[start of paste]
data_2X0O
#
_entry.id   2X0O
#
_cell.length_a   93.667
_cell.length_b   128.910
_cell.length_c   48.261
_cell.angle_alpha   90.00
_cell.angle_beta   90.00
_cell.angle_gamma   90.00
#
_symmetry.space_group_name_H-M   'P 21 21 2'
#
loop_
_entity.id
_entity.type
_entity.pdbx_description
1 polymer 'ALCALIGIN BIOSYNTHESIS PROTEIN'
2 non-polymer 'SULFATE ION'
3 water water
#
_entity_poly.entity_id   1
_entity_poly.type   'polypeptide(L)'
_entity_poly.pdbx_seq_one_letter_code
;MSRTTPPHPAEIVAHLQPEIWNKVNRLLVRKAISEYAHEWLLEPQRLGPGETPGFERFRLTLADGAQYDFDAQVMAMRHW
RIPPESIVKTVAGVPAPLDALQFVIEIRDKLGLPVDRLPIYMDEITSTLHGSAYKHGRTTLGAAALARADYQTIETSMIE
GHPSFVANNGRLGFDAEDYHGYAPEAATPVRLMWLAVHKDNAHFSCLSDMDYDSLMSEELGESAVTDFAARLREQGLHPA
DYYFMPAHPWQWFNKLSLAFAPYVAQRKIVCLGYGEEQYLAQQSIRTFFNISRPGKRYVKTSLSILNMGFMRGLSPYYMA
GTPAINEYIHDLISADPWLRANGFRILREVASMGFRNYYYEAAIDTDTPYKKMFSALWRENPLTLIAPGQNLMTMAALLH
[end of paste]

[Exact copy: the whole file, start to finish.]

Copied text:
data_2X0O
#
_entry.id   2X0O
#
_cell.length_a   93.667
_cell.length_b   128.910
_cell.length_c   48.261
_cell.angle_alpha   90.00
_cell.angle_beta   90.00
_cell.angle_gamma   90.00
#
_symmetry.space_group_name_H-M   'P 21 21 2'
#
loop_
_entity.id
_entity.type
_entity.pdbx_description
1 polymer 'ALCALIGIN BIOSYNTHESIS PROTEIN'
2 non-polymer 'SULFATE ION'
3 water water
#
_entity_poly.entity_id   1
_entity_poly.type   'polypeptide(L)'
_entity_poly.pdbx_seq_one_letter_code
;MSRTTPPHPAEIVAHLQPEIWNKVNRLLVRKAISEYAHEWLLEPQRLGPGETPGFERFRLTLADGAQYDFDAQVMAMRHW
RIPPESIVKTVAGVPAPLDALQFVIEIRDKLGLPVDRLPIYMDEITSTLHGSAYKHGRTTLGAAALARADYQTIETSMIE
GHPSFVANNGRLGFDAEDYHGYAPEAATPVRLMWLAVHKDNAHFSCLSDMDYDSLMSEELGESAVTDFAARLREQGLHPA
DYYFMPAHPWQWFNKLSLAFAPYVAQRKIVCLGYGEEQYLAQQSIRTFFNISRPGKRYVKTSLSILNMGFMRGLSPYYMA
GTPAINEYIHDLISADPWLRANGFRILREVASMGFRNYYYEAAIDTDTPYKKMFSALWRENPLTLIAPGQNLMTMAALLH